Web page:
By-Products and Main Products

By-Products and Main Products:

Learning Objectives:

  1. Define and explain By-Products.

Definition and Explanation of By Products:

The term “by product” is generally used to denote one or more products of relatively small total value that are produced simultaneously with a product of greater total value. The product with the greater value, commonly called the “main product“, is usually produced in greater quantities than the by products. Ordinarily, the manufacturer has only limited control over the quantity of the by product that comes into existence. However, the introduction of more advanced engineering methods, such as in the petroleum industry, has permitted greater control over the quantity of residual products. In fact, one company, which formerly paid a trucker to haul away and dump certain waste materials, discovered that the waste was valuable as fertilizer, and this by product is now an additional source of income for the entire industry.

Nature of By-Products:

The accounting treatment of by-products necessitates a reasonably complete knowledge of the technological factors underlying their manufacture, since the origins of by products may vary. By-products arising from the cleansing of the main product, such as gas and tar from coke manufacture, generally have a residual value. In some cases, the by product is left over scrap or waste, such as sawdust in lumber mills. In other cases, the by product may not be the result of any manufacturing process but may arise from preparing raw materials before they are used in the manufacture of the main product. The separation of cotton seed from cotton, cores and seeds from apples, and shells from coca beans are examples of this type of product.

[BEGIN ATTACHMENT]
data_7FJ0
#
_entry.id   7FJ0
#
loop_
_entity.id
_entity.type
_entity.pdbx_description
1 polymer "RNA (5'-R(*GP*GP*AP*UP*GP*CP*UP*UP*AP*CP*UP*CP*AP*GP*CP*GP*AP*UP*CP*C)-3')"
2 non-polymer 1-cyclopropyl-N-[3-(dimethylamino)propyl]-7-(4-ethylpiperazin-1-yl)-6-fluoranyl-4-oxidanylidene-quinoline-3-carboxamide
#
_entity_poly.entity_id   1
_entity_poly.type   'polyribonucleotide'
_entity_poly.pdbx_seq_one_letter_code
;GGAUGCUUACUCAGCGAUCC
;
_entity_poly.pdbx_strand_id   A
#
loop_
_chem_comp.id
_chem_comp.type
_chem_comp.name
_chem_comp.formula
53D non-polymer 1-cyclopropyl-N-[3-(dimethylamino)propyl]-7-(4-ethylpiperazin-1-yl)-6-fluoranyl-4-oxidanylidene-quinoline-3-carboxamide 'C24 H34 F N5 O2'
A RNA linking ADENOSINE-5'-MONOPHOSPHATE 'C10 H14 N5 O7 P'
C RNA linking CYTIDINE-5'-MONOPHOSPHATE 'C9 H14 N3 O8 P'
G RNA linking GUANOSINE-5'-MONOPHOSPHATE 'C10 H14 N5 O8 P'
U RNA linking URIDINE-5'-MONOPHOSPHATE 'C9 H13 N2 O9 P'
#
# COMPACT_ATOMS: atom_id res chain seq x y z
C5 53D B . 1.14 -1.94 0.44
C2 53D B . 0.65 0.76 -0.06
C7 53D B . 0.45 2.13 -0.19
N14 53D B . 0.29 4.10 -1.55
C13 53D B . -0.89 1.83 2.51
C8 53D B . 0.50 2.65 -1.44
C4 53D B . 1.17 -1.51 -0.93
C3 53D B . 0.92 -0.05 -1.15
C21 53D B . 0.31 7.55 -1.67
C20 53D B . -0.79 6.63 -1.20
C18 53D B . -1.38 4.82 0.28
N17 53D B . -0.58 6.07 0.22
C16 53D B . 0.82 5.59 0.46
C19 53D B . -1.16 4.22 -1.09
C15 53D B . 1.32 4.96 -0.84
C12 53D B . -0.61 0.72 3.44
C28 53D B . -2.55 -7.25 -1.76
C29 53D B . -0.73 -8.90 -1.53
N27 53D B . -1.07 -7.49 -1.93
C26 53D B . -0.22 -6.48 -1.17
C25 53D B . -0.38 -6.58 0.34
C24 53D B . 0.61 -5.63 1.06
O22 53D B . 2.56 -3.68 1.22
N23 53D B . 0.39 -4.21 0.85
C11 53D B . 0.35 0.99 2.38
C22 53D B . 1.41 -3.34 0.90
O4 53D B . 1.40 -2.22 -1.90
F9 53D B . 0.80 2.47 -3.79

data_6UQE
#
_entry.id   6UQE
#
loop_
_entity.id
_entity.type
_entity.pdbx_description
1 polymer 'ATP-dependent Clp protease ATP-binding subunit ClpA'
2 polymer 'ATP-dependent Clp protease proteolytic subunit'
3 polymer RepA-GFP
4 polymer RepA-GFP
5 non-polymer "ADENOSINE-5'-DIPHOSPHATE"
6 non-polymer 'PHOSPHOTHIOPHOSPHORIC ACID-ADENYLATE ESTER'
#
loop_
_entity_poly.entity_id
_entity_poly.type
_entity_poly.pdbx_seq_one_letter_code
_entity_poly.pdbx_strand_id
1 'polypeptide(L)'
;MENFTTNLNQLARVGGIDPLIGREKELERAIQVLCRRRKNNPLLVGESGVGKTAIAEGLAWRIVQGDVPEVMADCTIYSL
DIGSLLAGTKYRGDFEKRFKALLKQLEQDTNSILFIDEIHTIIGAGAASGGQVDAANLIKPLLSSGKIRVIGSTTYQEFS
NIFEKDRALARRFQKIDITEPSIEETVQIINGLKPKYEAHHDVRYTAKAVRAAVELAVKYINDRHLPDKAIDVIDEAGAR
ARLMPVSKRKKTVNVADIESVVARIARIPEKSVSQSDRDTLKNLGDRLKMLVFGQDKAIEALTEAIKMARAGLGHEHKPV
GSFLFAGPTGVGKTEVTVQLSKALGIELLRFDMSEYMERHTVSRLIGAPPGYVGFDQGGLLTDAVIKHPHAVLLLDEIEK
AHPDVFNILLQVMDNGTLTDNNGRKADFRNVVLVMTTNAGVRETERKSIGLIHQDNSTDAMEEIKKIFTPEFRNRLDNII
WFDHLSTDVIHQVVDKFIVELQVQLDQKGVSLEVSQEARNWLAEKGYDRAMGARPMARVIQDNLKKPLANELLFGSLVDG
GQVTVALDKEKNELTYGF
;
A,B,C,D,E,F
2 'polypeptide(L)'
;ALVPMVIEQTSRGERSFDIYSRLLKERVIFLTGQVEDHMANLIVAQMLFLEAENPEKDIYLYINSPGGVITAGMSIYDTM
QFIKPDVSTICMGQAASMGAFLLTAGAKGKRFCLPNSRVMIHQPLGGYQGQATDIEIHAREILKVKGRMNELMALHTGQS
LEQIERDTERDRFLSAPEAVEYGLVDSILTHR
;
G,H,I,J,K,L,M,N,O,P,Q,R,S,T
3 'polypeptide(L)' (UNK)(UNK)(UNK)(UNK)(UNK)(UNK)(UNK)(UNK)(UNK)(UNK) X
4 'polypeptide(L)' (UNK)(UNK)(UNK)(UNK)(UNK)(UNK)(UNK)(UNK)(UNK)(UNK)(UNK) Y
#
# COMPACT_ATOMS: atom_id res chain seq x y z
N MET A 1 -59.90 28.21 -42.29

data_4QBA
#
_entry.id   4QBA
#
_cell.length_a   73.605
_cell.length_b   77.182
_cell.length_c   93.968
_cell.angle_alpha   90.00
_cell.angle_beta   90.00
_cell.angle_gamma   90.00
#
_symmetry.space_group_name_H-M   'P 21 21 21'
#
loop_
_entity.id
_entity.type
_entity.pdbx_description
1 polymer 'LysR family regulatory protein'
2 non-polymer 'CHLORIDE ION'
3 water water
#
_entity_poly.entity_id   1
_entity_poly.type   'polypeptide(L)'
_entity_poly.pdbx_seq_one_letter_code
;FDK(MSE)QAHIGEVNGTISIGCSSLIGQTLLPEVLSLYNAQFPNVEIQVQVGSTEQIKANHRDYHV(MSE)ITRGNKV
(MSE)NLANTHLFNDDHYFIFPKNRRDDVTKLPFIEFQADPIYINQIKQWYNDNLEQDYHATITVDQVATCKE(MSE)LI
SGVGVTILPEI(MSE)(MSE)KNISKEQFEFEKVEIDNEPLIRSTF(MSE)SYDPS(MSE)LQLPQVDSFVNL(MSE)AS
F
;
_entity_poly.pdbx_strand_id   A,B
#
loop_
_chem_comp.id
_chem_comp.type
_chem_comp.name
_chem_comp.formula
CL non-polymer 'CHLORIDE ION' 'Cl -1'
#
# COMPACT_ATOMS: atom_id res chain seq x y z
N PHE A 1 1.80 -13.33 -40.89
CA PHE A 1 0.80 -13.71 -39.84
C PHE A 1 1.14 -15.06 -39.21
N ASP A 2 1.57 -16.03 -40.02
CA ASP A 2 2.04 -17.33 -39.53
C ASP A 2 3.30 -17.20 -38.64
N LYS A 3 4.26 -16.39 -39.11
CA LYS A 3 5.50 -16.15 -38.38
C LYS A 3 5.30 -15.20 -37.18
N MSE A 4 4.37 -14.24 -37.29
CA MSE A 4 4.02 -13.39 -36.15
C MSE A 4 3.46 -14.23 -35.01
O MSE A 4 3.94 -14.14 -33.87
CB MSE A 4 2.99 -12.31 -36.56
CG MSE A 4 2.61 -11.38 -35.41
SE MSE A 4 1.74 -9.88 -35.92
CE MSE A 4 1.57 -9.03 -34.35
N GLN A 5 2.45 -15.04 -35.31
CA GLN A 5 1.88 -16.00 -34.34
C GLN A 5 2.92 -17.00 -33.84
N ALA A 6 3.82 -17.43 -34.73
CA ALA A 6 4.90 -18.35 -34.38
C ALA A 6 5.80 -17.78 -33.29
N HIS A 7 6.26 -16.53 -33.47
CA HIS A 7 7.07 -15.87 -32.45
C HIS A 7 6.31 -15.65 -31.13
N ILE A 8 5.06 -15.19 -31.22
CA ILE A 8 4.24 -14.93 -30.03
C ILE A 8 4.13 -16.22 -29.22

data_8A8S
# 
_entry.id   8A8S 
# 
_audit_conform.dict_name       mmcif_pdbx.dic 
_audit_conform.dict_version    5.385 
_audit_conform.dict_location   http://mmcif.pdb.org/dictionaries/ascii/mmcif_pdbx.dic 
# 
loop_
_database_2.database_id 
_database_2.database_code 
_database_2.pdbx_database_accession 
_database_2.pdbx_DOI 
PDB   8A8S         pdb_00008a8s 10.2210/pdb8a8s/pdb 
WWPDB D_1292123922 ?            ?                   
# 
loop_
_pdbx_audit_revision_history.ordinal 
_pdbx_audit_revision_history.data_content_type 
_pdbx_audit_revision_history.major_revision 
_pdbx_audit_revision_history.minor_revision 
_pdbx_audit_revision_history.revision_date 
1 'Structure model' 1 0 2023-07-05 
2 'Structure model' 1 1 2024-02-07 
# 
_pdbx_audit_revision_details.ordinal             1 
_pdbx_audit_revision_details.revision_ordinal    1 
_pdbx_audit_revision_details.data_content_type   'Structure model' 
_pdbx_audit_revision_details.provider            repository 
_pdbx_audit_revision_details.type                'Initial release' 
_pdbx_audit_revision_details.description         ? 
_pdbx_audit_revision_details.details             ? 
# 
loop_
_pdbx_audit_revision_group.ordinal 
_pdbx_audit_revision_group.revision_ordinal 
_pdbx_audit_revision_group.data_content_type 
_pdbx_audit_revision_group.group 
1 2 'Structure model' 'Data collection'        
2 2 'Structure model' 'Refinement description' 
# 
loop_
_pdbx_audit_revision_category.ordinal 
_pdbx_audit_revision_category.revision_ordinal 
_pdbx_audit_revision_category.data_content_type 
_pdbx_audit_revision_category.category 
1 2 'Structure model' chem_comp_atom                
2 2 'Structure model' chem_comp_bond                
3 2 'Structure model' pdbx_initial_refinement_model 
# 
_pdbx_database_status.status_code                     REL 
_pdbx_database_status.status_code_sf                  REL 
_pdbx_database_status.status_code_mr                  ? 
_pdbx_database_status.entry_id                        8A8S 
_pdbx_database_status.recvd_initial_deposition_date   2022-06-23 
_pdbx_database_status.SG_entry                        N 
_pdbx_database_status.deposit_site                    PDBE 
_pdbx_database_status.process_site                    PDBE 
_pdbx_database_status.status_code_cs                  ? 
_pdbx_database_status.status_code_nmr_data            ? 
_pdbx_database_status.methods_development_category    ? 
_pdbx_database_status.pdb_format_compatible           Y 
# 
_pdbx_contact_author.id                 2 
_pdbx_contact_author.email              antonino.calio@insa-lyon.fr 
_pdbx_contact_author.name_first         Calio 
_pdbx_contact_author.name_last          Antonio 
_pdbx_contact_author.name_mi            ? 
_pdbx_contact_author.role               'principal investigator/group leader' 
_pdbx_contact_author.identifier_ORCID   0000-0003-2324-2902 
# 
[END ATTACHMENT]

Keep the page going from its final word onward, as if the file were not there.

By product can be classified into the following two groups according to their marketable condition at the split-off point:

  1. Those sold in their original form without need of further processing.
  2. Those which require further processing in order to be saleable.

You may also be interested in other articles from “by products and joint products” chapter

  1. Difficulties in costing by products and joint products
  2. Joint Products and Joint Product Costs
  3. Characteristics of Joint Products and Cost
  4. By Products
  5. Recognition of Gross Revenue
  6. Recognition of Net Revenue
  7. Replacement cost method
  8. Market value method or reversal cost method
  9. The market or sales value method, based on the relative market values of the individual products.
  10. The quantitative or physical unit method, based on some physical measurement unit such as weight, linear measure, or volume.
  11. The average unit cost method.
  12. The weighted average method, based on a predetermined standard or index of production.

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